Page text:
On 21 July 2020, the Law Commission published three reports on Commonhold, Leasehold Enfranchisement and Rights to Manage.
The aim is to make each process simpler and to offer a better deal for leaseholders.
The most eye-catching recommendation by the Law Commission is that the residential leasehold system should be replaced by commonhold, a system that could also be used in mixed use schemes.
This not only means the creation of new commonhold schemes in future, but could also include the conversion of existing leasehold schemes to commonhold.
Its proposals are contained in a lengthy document called “Reinvigorating commonhold: the alternative to leasehold ownership”.
Commonhold was introduced in 2004 (when a law passed in 2002 came into force) as a new way to own and manage interdependent properties.
It allows a person to own a freehold ‘unit’ – like a flat within a building – and at the same time be a member of the company (the “commonhold association”) which owns and manages the shared areas and structures.
Commonhold has several potential advantages over leasehold. These are:
· Freehold ownership that doesn’t run out – unlike leases which expire and can be costly to extend. There’s no ground rent and no forfeiture.
· Standard rules and regulations apply – which should make conveyancing simpler and cheaper. Each commonhold constitution (CCS and articles) must contain terms that are prescribed by law.
· Owners have a stake in the wider building and don’t have a landlord – instead, owners run the shared areas together.
But despite these advantages, commonhold didn’t catch on for the reasons outlined in my blog post in 2018 following the Law Commission’s call for evidence.
The Law Commission has sought to address these concerns. It suggests that commonhold should not be looked at through the lens of leasehold as it involves a “culture change”, moving away from an “us and them” mindset, towards “us and ourselves”.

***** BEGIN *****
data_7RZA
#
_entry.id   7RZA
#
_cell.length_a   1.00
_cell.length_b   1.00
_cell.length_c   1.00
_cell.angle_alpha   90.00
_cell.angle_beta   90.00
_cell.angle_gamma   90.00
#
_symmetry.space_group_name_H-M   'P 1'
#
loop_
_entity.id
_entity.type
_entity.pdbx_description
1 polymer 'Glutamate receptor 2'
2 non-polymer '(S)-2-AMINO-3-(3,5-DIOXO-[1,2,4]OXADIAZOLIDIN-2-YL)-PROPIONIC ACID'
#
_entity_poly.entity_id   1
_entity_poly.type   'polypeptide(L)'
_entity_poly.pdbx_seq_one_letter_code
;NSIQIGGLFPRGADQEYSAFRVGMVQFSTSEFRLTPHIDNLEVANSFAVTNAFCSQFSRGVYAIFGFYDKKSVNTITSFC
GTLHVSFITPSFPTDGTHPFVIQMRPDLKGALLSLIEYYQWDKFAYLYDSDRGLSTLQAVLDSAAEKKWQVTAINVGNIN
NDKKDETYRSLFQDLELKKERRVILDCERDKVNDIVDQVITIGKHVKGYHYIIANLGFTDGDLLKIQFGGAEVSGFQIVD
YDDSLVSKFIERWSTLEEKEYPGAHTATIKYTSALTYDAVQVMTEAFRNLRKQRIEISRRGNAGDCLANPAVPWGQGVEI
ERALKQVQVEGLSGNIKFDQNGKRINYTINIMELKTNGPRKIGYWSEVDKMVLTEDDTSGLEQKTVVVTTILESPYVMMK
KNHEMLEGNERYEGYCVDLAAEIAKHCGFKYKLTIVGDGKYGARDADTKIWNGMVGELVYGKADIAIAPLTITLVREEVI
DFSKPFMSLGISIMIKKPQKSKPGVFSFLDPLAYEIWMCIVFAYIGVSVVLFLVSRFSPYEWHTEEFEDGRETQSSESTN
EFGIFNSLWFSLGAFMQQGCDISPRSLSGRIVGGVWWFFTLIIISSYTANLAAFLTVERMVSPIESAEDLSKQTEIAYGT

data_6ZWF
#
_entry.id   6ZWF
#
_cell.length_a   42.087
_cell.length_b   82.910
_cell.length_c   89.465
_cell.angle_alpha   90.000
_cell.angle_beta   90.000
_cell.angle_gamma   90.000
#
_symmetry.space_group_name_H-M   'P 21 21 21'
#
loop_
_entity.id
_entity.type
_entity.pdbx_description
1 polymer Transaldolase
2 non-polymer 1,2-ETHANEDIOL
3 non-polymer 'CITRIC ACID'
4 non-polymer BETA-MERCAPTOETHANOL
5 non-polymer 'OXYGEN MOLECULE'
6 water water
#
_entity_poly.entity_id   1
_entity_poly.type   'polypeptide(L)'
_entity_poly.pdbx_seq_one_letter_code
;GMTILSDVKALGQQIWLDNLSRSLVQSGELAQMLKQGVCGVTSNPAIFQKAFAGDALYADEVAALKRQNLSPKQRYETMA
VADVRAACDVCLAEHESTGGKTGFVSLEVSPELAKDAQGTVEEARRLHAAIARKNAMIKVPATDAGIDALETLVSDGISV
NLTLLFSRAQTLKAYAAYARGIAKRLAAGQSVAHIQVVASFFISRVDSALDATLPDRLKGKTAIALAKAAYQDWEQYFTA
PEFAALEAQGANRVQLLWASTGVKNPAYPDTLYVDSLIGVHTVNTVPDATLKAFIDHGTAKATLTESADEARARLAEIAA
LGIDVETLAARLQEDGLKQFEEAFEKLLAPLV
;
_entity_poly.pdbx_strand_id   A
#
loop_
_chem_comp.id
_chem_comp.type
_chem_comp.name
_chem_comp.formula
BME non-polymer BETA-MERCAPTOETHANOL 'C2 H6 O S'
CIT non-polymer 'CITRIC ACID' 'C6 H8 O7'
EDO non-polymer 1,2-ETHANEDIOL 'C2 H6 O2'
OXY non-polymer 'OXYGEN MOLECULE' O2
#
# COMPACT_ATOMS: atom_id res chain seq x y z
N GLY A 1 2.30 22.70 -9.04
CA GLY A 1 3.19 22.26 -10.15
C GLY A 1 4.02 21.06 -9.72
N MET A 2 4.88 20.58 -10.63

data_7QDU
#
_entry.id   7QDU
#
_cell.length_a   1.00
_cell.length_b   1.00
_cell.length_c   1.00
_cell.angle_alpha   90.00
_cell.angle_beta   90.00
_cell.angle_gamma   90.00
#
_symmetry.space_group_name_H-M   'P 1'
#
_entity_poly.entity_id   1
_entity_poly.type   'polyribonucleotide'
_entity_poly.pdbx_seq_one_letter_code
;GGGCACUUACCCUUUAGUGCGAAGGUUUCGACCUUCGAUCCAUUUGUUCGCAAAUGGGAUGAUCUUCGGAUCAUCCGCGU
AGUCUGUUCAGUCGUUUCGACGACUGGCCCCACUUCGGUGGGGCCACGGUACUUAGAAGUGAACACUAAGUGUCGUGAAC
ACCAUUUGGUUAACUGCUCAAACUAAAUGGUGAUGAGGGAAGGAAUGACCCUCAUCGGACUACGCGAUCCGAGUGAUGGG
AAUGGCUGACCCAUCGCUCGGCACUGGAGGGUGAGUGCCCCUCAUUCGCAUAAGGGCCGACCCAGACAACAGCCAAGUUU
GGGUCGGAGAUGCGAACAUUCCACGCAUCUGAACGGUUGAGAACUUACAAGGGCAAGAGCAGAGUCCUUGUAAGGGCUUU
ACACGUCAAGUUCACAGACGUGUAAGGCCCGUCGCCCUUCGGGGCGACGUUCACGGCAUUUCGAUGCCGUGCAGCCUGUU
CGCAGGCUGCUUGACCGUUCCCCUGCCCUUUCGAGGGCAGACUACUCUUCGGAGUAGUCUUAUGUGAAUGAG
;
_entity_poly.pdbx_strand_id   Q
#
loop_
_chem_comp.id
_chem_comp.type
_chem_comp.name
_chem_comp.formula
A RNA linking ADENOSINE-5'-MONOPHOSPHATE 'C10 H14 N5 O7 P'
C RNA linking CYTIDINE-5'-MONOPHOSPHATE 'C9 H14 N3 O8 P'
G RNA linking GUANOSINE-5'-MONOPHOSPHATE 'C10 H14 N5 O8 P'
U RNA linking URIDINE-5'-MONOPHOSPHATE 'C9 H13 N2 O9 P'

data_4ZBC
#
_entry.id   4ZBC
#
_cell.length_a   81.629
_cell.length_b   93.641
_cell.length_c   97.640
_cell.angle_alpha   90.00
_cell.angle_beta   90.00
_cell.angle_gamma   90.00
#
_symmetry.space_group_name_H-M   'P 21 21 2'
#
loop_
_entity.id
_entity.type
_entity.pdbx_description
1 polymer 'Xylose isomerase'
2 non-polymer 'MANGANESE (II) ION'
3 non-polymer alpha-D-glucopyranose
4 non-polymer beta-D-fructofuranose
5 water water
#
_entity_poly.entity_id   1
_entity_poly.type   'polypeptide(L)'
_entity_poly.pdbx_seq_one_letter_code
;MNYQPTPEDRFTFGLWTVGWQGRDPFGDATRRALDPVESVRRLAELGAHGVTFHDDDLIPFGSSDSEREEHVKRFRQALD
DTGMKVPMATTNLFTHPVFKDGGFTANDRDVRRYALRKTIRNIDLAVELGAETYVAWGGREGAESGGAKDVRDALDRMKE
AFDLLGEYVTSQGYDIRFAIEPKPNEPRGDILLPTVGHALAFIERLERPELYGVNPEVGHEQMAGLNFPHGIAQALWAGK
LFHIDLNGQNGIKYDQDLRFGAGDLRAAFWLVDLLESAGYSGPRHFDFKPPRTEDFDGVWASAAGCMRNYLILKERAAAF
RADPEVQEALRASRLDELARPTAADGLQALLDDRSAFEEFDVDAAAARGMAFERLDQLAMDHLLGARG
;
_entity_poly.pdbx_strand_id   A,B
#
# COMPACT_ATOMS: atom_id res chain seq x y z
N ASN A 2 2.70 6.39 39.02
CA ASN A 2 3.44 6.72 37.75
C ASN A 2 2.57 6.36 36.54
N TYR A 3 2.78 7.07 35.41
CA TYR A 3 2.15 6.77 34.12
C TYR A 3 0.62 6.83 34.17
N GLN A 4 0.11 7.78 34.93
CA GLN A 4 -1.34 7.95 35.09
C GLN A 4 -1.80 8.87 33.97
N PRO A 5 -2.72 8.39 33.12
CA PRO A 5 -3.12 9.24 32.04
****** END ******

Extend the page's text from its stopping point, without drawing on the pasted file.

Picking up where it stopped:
It’s an attempt to move towards the kind of system of “condominium” or “strata” ownership used in other countries and away from the often antagonistic relationship of landlord and tenant, where the “tenant” is meant to be the owner of its most valuable asset, rather than a diminishing term of years.
This is the impetus behind the recommendation to reinvigorate commonhold, so that leasehold is no longer needed.
The report makes 121 recommendations, which aim to make commonhold “not just a workable alternative to residential leasehold ownership, but the preferred alternative”.
The recommendations include allowing the conversion of an existing leasehold building to commonhold if only half of the leaseholders agree and without the need for consent from the freeholder.
The Law Commission recommends that the government works with lenders to ensure they will accept the automatic transfer of their mortgages from the leasehold title to the new commonhold unit, since it offers greater security than a lease that is running out and which can be determined by a landlord.
The proposals would also enable commonhold to be used for larger, mixed-use developments consisting of residential units and shops, restaurants, and leisure facilities.
These developments could be divided into “sections”, enabling developers to manage separately the different types of use. This could ensure that only unit-owners within each section are able to vote on matters relating to that section, and that only those who benefit from a particular service end up paying for it.
Will this ever happen?
The Law Commission acknowledges in its report that it does not believe commonhold will take root on its own.
It will not be used unless adequate incentives are put in place to make it more attractive to developers than leasehold, or unless it is made compulsory – which is clearly the Law Commission’s preferred option.
That would be a dramatic shift in the law of property, arguably the biggest since 1925.
Making commonhold compulsory would require strong conviction from government and would take up a huge amount of parliamentary time, which is unlikely to be forthcoming any time soon I would think.
The track record of recent governments in implementing Law Commission proposals for land law reform isn’t promising either.
Back in 2011 the Law Commission made excellent proposals for modernising and simplifying land law that included reforming the law on covenants to create a new legal interest in land, called a “land obligation”, that could be either negative or positive and would be enforceable against successors in title without the current problems inherent in the law relating to covenants.
This would have solved, or at least simplified, many of the problems encountered on dealing with positive obligations on freehold estates.
On 18 May 2016 the government announced that it would bring forward proposals to respond to the Law Commission’s recommendations in a draft Law of Property Bill.
So, I’m sceptical about what will happen next with these latest proposals. If the government thinks there are votes in it; it has support from the tabloid press; and it can be parcelled up into an irritating three-word slogan, then it’s game on.
But I wouldn’t bet your house on it.